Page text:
44-year-old Shawn Sherlock was a generally healthy person, with no critical health issues. Mother of two young boys, she stayed active. She was a healthy eater, and even ran frequently to keep in shape. When she started having jaw pain, then shooting pains down her left arm one morning in 2017, she knew something wasn’t right. Fortunately, even though she didn’t want to believe it, she recognized the signs as a heart attack. Her husband rushed her to the emergency room. Sherlock said, “I thought, this could not be a heart attack. I am too young and healthy… I don’t want my boys to see me drop dead in front of them. Within a few hours I was in surgery and getting two stents to save my life.” (Inquisitr)
To hear of a young, healthy woman almost losing her life to a heart attack is scary, and alarming. However, unfortunately, it’s not uncommon these days.
In the past, statistics showed that heart attacks happened primarily in older people, with the risk being even higher for those with cardiac issues, or other health problems.
Recent trends show heart attacks are on the rise, especially in young women. Between 1995 and 1999, only 27% of people hospitalized for heart attacks were between 35 and 54-years-old. That number climbed to 35% in the years 2010 to 2014, with the largest increase in young women. The rise in heart attacks for young men only increased by 3%, but in young women, the increase was 9%. Researchers are trying to figure out the reason for this large increase. (CNNHealth)
“The takeaway message is that an increasing percentage of heart attacks is occurring among younger patients, even though our population is aging, and the biggest increase seems to be among young women,” said Melissa Caughey, senior author of the study, recently posted in the journal Circulation.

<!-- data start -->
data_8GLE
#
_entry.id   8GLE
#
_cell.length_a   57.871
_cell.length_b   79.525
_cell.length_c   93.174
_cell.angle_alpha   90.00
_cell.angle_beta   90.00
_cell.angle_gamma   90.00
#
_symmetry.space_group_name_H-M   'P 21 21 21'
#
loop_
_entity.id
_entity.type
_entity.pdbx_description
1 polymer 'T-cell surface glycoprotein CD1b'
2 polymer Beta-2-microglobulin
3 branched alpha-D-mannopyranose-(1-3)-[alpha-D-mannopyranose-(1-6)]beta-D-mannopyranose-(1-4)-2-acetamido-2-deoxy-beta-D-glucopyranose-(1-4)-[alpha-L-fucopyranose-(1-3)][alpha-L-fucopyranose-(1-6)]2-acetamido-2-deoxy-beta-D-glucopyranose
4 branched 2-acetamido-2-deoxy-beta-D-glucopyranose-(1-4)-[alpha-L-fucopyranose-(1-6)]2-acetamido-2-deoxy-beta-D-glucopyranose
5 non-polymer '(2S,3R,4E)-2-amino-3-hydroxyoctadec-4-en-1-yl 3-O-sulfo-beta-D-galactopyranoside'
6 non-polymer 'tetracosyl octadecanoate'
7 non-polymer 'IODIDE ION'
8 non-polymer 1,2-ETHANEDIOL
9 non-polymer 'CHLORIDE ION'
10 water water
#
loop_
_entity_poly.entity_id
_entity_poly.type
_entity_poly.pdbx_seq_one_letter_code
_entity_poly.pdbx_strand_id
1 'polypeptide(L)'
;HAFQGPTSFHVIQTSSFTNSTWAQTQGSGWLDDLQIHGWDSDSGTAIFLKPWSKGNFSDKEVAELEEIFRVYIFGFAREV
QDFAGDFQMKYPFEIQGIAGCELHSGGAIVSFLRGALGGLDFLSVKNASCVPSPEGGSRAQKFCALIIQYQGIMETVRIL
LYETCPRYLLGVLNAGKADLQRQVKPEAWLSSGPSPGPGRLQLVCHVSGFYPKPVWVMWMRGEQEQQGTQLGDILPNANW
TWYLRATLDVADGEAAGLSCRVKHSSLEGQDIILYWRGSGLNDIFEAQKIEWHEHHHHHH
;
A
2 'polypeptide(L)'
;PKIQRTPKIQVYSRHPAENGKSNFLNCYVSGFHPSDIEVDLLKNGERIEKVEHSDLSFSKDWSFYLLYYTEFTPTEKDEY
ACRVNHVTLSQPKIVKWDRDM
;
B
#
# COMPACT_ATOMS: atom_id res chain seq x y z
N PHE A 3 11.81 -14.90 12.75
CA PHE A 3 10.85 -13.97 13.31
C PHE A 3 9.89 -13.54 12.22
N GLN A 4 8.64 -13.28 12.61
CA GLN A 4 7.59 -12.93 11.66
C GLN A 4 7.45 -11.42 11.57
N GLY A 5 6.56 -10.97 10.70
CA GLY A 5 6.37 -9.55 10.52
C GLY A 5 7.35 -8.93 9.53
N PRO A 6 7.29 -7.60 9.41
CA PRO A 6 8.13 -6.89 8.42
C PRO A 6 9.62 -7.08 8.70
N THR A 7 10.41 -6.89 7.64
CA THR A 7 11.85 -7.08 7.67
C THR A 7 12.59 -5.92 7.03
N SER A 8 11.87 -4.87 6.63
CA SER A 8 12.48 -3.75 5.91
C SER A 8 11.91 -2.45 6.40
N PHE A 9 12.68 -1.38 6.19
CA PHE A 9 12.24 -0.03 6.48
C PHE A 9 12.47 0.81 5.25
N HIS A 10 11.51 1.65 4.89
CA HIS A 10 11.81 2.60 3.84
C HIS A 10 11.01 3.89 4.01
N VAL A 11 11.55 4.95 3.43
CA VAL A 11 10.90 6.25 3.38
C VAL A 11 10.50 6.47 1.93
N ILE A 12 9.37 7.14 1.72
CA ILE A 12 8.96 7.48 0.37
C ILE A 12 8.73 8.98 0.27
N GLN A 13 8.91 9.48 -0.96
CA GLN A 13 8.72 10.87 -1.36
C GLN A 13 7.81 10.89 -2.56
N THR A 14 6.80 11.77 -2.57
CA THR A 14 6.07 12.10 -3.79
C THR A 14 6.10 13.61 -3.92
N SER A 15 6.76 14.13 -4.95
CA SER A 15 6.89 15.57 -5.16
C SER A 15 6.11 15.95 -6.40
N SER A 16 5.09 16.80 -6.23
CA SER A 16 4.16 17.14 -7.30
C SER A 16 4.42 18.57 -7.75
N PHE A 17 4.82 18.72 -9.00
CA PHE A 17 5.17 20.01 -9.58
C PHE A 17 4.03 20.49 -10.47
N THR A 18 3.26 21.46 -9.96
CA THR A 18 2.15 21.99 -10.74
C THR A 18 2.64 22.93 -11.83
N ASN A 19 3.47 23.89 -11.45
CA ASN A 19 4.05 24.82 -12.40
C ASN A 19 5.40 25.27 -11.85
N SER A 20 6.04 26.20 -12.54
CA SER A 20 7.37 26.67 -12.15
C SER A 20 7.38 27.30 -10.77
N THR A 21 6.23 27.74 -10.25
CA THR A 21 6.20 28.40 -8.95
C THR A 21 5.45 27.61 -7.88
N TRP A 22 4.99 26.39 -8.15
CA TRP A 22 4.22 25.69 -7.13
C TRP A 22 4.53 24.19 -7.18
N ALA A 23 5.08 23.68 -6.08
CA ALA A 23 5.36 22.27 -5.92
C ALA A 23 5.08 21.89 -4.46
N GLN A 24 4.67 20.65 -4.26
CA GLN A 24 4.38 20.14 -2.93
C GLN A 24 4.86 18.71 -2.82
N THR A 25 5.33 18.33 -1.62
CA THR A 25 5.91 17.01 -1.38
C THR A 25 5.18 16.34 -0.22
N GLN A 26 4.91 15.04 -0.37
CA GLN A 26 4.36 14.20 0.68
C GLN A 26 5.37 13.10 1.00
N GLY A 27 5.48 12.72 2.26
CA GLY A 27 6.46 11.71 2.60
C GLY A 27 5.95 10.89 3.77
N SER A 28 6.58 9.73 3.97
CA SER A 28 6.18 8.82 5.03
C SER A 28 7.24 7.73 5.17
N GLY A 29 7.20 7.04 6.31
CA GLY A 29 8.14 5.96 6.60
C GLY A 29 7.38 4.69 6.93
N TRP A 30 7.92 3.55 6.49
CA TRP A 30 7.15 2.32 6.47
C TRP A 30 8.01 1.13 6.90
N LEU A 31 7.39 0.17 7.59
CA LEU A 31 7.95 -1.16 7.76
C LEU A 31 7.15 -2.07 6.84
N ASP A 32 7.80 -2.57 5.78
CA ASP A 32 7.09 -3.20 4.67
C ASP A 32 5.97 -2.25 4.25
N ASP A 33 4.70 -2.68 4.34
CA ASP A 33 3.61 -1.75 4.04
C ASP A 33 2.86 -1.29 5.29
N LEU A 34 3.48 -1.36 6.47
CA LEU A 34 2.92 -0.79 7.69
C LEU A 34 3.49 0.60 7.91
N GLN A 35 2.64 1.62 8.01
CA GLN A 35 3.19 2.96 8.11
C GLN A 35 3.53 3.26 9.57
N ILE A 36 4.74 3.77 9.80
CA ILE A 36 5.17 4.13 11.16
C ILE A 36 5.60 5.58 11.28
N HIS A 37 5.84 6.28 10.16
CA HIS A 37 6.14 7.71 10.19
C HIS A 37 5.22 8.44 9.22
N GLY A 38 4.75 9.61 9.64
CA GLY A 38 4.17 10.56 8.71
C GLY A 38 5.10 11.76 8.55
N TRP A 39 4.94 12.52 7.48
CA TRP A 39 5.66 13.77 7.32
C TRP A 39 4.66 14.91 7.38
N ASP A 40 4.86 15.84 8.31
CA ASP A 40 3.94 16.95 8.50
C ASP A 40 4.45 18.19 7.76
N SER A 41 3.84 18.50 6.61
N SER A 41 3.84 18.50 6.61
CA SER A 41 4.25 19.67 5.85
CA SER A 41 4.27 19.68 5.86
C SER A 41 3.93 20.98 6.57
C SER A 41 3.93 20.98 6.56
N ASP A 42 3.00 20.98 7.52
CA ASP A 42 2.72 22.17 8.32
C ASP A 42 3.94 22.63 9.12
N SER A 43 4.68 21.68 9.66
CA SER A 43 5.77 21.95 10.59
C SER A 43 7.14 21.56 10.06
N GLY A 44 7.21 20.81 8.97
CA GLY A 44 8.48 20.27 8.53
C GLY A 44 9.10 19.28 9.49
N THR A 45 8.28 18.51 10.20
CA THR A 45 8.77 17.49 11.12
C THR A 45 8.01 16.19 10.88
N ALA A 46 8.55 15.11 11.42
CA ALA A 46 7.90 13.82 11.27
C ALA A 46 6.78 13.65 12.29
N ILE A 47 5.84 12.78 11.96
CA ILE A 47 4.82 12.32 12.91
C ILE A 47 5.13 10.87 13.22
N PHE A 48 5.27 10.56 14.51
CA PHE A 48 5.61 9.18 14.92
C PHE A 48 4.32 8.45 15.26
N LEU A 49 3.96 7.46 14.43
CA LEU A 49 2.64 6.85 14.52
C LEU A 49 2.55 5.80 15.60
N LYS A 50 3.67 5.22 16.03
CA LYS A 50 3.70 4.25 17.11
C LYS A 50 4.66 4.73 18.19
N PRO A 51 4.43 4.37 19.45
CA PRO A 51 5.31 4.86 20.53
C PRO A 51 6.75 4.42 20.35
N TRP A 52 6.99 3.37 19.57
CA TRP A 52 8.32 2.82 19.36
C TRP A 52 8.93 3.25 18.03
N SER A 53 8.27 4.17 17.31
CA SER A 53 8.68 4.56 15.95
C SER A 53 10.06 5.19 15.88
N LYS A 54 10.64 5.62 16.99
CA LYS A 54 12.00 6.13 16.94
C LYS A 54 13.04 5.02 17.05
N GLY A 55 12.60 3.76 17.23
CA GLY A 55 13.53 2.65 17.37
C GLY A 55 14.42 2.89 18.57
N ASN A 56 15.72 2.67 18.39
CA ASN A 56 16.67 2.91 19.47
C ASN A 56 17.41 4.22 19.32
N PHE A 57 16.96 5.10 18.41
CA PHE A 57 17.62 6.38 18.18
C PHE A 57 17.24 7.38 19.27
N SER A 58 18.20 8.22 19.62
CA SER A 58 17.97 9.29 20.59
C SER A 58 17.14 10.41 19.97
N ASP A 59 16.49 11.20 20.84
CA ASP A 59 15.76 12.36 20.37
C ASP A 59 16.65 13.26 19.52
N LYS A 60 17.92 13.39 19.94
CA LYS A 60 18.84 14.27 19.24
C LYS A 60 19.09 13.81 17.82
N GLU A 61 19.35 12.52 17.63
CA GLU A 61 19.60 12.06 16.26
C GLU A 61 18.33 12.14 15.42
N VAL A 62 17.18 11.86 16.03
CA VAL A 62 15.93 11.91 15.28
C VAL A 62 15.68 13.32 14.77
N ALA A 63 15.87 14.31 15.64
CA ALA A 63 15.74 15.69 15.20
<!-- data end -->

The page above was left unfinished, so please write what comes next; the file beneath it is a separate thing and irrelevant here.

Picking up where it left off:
Caughey said, “The greater percentage of heart attacks among younger patients is alarming…and that’s especially true in light of the fact that the population is aging.” (Today.com) She explained that damage from a heart attack can cause other health issues later in life.
Researchers found some issues that may play a part in this higher increase for women:
- Women are less likely than men to receive guideline-recommended medications when needed, like non-aspirin blood thinners, cholesterol-lowering drugs, and beta-blockers.
- Women are less likely than men to receive therapies to open clogged arteries.
- Many young women are not getting screened for heart disease risk factors, like diabetes, high cholesterol and high blood pressure, but most men are.
Many people may not realize that heart attacks in women may look different than in men. Women may have atypical symptoms along with chest pain, such as:
- Shortness of breath
- Pain or discomfort in the arm(s), back, neck, jaw or stomach
Dr. Harmony Reynolds said, “Some people expect that a heart attack is going to feel like it looks in the movies — like people are going to clutch their chest and lie down on the floor and feel horrible — and for some people, it’s a lot more subtle than that.”
Risk Factors for Heart Attack:
- High blood pressure
- Lack of exercise
- Lack of sleep
- Increased stress
- For women, a history of preeclampsia (high blood pressure late in a pregnancy)
Dr. Erin Michos says, “The main message to women is you shouldn’t think you’re too young for a heart attack. There has always been a misconception that this is just a man’s disease. And that leads to women being underdiagnosed and undertreated.”
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